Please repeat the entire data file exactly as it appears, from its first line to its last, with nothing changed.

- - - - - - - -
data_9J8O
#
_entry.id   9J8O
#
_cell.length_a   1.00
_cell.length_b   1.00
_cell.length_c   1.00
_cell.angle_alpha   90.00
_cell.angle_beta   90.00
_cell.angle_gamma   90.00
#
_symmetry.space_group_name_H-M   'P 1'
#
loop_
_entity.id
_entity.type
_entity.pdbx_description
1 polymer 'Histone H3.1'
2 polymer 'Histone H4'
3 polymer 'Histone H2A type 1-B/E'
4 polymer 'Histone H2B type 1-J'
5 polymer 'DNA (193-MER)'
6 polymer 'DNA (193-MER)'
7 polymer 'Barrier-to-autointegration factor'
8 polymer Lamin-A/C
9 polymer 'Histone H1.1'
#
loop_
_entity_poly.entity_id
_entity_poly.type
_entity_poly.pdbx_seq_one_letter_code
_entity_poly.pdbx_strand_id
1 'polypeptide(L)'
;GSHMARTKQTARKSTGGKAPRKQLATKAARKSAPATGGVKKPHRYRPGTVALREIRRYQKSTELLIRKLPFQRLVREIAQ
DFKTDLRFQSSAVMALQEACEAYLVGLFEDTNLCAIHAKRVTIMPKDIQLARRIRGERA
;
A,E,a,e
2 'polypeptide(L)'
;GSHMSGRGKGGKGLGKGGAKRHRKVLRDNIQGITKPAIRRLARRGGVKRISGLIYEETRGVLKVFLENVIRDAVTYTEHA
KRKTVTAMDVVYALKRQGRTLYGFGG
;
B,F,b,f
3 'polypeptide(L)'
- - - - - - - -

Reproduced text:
data_9J8O
#
_entry.id   9J8O
#
_cell.length_a   1.00
_cell.length_b   1.00
_cell.length_c   1.00
_cell.angle_alpha   90.00
_cell.angle_beta   90.00
_cell.angle_gamma   90.00
#
_symmetry.space_group_name_H-M   'P 1'
#
loop_
_entity.id
_entity.type
_entity.pdbx_description
1 polymer 'Histone H3.1'
2 polymer 'Histone H4'
3 polymer 'Histone H2A type 1-B/E'
4 polymer 'Histone H2B type 1-J'
5 polymer 'DNA (193-MER)'
6 polymer 'DNA (193-MER)'
7 polymer 'Barrier-to-autointegration factor'
8 polymer Lamin-A/C
9 polymer 'Histone H1.1'
#
loop_
_entity_poly.entity_id
_entity_poly.type
_entity_poly.pdbx_seq_one_letter_code
_entity_poly.pdbx_strand_id
1 'polypeptide(L)'
;GSHMARTKQTARKSTGGKAPRKQLATKAARKSAPATGGVKKPHRYRPGTVALREIRRYQKSTELLIRKLPFQRLVREIAQ
DFKTDLRFQSSAVMALQEACEAYLVGLFEDTNLCAIHAKRVTIMPKDIQLARRIRGERA
;
A,E,a,e
2 'polypeptide(L)'
;GSHMSGRGKGGKGLGKGGAKRHRKVLRDNIQGITKPAIRRLARRGGVKRISGLIYEETRGVLKVFLENVIRDAVTYTEHA
KRKTVTAMDVVYALKRQGRTLYGFGG
;
B,F,b,f
3 'polypeptide(L)'